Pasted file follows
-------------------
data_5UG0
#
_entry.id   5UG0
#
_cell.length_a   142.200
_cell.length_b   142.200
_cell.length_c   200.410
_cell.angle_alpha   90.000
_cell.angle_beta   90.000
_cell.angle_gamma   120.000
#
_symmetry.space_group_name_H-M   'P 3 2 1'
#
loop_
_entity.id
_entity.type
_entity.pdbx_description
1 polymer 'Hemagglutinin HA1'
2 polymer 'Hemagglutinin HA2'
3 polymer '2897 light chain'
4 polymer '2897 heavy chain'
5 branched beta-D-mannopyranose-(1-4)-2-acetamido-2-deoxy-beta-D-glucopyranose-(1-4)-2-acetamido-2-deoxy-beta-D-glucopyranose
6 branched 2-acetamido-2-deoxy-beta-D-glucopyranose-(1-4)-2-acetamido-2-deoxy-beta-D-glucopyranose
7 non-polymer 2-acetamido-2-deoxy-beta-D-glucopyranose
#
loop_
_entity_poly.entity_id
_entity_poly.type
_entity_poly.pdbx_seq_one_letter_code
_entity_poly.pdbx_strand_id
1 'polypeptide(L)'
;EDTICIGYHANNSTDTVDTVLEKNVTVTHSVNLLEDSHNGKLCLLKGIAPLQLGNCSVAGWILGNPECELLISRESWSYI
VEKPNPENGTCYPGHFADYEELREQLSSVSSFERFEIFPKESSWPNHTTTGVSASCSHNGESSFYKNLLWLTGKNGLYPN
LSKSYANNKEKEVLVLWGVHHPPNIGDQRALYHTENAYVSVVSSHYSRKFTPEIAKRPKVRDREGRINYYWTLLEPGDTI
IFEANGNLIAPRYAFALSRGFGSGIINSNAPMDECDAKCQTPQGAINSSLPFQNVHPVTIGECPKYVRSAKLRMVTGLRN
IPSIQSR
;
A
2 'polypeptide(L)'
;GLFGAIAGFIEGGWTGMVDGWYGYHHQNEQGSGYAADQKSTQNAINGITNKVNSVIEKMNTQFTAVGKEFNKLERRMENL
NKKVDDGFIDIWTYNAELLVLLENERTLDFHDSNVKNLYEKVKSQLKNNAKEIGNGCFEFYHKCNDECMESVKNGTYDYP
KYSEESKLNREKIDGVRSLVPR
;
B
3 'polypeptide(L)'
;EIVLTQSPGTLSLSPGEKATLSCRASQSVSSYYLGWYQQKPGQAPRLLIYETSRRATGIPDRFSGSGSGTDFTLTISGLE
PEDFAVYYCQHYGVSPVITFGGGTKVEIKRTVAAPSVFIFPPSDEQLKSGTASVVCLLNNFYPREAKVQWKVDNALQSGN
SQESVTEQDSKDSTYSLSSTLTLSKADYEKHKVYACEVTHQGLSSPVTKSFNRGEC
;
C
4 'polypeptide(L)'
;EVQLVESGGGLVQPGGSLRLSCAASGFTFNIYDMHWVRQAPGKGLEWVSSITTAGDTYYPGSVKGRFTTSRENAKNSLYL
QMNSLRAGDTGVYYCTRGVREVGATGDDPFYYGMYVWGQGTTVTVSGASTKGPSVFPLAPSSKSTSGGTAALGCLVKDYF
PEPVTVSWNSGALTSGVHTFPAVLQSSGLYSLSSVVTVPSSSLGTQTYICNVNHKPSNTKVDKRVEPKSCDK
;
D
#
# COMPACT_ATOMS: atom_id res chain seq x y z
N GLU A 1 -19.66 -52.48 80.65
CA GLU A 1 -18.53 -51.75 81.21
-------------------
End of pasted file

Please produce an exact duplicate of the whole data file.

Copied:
data_5UG0
#
_entry.id   5UG0
#
_cell.length_a   142.200
_cell.length_b   142.200
_cell.length_c   200.410
_cell.angle_alpha   90.000
_cell.angle_beta   90.000
_cell.angle_gamma   120.000
#
_symmetry.space_group_name_H-M   'P 3 2 1'
#
loop_
_entity.id
_entity.type
_entity.pdbx_description
1 polymer 'Hemagglutinin HA1'
2 polymer 'Hemagglutinin HA2'
3 polymer '2897 light chain'
4 polymer '2897 heavy chain'
5 branched beta-D-mannopyranose-(1-4)-2-acetamido-2-deoxy-beta-D-glucopyranose-(1-4)-2-acetamido-2-deoxy-beta-D-glucopyranose
6 branched 2-acetamido-2-deoxy-beta-D-glucopyranose-(1-4)-2-acetamido-2-deoxy-beta-D-glucopyranose
7 non-polymer 2-acetamido-2-deoxy-beta-D-glucopyranose
#
loop_
_entity_poly.entity_id
_entity_poly.type
_entity_poly.pdbx_seq_one_letter_code
_entity_poly.pdbx_strand_id
1 'polypeptide(L)'
;EDTICIGYHANNSTDTVDTVLEKNVTVTHSVNLLEDSHNGKLCLLKGIAPLQLGNCSVAGWILGNPECELLISRESWSYI
VEKPNPENGTCYPGHFADYEELREQLSSVSSFERFEIFPKESSWPNHTTTGVSASCSHNGESSFYKNLLWLTGKNGLYPN
LSKSYANNKEKEVLVLWGVHHPPNIGDQRALYHTENAYVSVVSSHYSRKFTPEIAKRPKVRDREGRINYYWTLLEPGDTI
IFEANGNLIAPRYAFALSRGFGSGIINSNAPMDECDAKCQTPQGAINSSLPFQNVHPVTIGECPKYVRSAKLRMVTGLRN
IPSIQSR
;
A
2 'polypeptide(L)'
;GLFGAIAGFIEGGWTGMVDGWYGYHHQNEQGSGYAADQKSTQNAINGITNKVNSVIEKMNTQFTAVGKEFNKLERRMENL
NKKVDDGFIDIWTYNAELLVLLENERTLDFHDSNVKNLYEKVKSQLKNNAKEIGNGCFEFYHKCNDECMESVKNGTYDYP
KYSEESKLNREKIDGVRSLVPR
;
B
3 'polypeptide(L)'
;EIVLTQSPGTLSLSPGEKATLSCRASQSVSSYYLGWYQQKPGQAPRLLIYETSRRATGIPDRFSGSGSGTDFTLTISGLE
PEDFAVYYCQHYGVSPVITFGGGTKVEIKRTVAAPSVFIFPPSDEQLKSGTASVVCLLNNFYPREAKVQWKVDNALQSGN
SQESVTEQDSKDSTYSLSSTLTLSKADYEKHKVYACEVTHQGLSSPVTKSFNRGEC
;
C
4 'polypeptide(L)'
;EVQLVESGGGLVQPGGSLRLSCAASGFTFNIYDMHWVRQAPGKGLEWVSSITTAGDTYYPGSVKGRFTTSRENAKNSLYL
QMNSLRAGDTGVYYCTRGVREVGATGDDPFYYGMYVWGQGTTVTVSGASTKGPSVFPLAPSSKSTSGGTAALGCLVKDYF
PEPVTVSWNSGALTSGVHTFPAVLQSSGLYSLSSVVTVPSSSLGTQTYICNVNHKPSNTKVDKRVEPKSCDK
;
D
#
# COMPACT_ATOMS: atom_id res chain seq x y z
N GLU A 1 -19.66 -52.48 80.65
CA GLU A 1 -18.53 -51.75 81.21